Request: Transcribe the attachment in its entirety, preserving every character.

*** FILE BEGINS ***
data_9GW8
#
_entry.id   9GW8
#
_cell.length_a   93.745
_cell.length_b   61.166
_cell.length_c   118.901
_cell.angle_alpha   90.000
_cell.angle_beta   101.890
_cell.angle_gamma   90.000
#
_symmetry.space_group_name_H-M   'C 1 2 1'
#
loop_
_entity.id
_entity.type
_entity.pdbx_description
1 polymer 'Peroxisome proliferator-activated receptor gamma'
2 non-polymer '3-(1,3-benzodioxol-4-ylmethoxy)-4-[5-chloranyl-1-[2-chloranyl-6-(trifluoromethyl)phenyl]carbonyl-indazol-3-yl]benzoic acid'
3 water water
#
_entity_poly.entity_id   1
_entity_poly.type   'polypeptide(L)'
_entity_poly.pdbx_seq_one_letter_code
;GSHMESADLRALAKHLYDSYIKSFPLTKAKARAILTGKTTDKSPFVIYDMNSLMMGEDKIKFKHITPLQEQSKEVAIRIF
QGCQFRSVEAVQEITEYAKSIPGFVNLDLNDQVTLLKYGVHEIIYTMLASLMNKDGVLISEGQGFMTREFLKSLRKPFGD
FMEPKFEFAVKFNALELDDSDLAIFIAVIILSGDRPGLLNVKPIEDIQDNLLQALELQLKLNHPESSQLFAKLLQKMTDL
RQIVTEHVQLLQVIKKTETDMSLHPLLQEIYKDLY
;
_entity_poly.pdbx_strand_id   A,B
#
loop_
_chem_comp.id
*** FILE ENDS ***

data_9GW8
#
_entry.id   9GW8
#
_cell.length_a   93.745
_cell.length_b   61.166
_cell.length_c   118.901
_cell.angle_alpha   90.000
_cell.angle_beta   101.890
_cell.angle_gamma   90.000
#
_symmetry.space_group_name_H-M   'C 1 2 1'
#
loop_
_entity.id
_entity.type
_entity.pdbx_description
1 polymer 'Peroxisome proliferator-activated receptor gamma'
2 non-polymer '3-(1,3-benzodioxol-4-ylmethoxy)-4-[5-chloranyl-1-[2-chloranyl-6-(trifluoromethyl)phenyl]carbonyl-indazol-3-yl]benzoic acid'
3 water water
#
_entity_poly.entity_id   1
_entity_poly.type   'polypeptide(L)'
_entity_poly.pdbx_seq_one_letter_code
;GSHMESADLRALAKHLYDSYIKSFPLTKAKARAILTGKTTDKSPFVIYDMNSLMMGEDKIKFKHITPLQEQSKEVAIRIF
QGCQFRSVEAVQEITEYAKSIPGFVNLDLNDQVTLLKYGVHEIIYTMLASLMNKDGVLISEGQGFMTREFLKSLRKPFGD
FMEPKFEFAVKFNALELDDSDLAIFIAVIILSGDRPGLLNVKPIEDIQDNLLQALELQLKLNHPESSQLFAKLLQKMTDL
RQIVTEHVQLLQVIKKTETDMSLHPLLQEIYKDLY
;
_entity_poly.pdbx_strand_id   A,B
#
loop_
_chem_comp.id